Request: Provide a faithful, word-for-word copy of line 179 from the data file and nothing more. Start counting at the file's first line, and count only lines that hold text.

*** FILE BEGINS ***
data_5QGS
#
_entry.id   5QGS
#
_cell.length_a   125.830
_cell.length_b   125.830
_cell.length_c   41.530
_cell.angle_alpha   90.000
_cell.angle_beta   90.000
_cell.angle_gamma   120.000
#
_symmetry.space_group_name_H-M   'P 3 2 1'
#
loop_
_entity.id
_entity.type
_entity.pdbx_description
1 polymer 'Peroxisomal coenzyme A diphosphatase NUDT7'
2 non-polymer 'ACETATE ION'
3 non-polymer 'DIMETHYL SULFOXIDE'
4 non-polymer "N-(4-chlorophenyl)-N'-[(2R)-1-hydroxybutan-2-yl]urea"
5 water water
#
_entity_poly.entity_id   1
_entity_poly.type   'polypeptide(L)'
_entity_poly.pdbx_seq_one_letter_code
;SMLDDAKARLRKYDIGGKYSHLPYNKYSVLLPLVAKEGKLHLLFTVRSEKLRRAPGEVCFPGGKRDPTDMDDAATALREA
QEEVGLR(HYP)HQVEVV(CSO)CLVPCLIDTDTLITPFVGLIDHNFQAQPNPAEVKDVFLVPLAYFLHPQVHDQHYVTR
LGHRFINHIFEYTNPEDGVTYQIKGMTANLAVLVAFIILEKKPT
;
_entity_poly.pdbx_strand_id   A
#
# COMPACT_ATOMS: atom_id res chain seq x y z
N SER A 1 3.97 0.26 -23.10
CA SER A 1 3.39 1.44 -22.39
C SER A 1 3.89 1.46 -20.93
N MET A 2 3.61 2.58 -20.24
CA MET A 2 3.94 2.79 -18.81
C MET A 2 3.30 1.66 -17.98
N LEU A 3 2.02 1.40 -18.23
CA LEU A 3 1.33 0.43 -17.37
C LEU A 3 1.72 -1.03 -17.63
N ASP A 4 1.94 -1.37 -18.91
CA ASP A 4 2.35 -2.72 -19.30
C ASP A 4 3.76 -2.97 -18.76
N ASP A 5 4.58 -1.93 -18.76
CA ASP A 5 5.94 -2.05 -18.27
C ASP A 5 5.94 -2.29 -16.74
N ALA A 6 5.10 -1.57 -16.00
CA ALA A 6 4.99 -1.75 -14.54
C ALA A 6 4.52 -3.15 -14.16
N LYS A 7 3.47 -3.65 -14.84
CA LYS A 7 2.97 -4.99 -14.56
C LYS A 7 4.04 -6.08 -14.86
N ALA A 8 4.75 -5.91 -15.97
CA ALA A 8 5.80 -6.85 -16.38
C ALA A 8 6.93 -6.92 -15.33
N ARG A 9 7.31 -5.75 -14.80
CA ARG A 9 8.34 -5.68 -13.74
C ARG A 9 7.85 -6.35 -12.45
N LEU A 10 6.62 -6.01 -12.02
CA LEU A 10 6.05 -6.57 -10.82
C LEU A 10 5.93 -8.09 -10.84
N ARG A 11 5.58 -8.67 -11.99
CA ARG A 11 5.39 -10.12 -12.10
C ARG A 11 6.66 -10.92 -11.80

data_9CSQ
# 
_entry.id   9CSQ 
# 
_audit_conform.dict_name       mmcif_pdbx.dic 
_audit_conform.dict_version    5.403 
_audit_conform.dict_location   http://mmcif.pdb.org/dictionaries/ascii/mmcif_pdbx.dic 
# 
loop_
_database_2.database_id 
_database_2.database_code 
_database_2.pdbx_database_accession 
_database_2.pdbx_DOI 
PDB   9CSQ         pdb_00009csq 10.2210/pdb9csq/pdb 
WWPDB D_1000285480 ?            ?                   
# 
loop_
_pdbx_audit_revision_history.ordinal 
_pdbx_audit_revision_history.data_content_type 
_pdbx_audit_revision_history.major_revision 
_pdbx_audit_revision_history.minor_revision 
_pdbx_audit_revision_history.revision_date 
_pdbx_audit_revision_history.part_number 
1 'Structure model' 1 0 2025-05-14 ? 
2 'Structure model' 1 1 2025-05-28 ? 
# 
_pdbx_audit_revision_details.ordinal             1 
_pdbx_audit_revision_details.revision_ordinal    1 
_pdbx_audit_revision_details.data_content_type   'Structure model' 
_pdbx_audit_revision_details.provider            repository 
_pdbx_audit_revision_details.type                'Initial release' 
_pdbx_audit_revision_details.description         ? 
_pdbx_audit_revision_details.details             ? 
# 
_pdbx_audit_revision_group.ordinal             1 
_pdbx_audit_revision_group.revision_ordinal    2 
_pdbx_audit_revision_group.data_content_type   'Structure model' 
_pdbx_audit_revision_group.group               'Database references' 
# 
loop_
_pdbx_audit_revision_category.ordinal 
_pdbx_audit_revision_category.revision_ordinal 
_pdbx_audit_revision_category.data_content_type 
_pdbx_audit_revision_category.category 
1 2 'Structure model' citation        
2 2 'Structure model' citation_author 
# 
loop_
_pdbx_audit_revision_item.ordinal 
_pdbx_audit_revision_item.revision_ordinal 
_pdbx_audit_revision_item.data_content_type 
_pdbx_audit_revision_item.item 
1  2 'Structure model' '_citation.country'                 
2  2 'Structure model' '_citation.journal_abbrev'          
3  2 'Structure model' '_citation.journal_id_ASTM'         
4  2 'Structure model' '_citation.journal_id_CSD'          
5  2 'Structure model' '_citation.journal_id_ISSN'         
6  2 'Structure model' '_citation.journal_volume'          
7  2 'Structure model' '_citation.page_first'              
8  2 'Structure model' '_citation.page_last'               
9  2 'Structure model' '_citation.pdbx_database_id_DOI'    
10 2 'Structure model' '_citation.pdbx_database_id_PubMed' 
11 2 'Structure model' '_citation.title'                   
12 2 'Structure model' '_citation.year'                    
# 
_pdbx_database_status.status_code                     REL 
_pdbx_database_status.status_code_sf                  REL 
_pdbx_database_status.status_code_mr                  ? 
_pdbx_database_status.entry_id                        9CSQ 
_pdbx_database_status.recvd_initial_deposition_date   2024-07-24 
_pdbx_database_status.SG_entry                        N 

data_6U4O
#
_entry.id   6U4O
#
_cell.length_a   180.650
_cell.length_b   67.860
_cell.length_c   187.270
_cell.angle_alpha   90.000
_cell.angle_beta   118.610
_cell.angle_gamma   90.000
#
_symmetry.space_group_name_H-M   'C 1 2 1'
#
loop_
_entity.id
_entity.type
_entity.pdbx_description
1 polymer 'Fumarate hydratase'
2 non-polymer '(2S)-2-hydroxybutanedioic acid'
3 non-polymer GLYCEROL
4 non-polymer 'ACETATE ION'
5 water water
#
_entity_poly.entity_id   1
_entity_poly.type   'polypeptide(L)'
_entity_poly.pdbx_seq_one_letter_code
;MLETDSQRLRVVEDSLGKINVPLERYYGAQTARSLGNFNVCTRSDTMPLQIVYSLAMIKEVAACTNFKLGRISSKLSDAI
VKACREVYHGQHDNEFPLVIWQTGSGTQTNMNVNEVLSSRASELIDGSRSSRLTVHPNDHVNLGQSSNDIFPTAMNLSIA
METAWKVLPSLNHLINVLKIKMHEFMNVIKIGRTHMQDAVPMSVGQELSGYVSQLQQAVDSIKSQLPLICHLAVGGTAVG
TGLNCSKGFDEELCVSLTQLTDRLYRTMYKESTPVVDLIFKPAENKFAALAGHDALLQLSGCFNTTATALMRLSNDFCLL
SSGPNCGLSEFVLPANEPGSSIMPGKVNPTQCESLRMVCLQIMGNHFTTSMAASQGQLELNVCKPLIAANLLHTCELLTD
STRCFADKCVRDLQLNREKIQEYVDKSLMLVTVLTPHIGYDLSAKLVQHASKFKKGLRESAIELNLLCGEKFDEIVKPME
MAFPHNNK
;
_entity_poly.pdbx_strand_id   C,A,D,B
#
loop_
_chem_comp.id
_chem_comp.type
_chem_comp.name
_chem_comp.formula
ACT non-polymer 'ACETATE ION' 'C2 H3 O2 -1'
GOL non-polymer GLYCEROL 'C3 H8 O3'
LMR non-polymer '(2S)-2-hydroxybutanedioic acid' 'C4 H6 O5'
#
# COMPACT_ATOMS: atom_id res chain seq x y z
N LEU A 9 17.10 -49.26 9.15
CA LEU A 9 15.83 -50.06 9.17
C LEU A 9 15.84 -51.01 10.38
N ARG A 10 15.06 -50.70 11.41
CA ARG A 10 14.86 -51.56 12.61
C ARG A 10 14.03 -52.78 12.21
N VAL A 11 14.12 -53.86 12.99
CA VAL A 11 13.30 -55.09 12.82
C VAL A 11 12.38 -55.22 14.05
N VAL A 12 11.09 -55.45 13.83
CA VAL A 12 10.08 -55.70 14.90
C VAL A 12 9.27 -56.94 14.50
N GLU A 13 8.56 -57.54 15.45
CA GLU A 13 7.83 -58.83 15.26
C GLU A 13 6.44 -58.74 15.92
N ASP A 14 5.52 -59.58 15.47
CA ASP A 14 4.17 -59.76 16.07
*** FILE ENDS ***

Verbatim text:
ACT non-polymer 'ACETATE ION' 'C2 H3 O2 -1'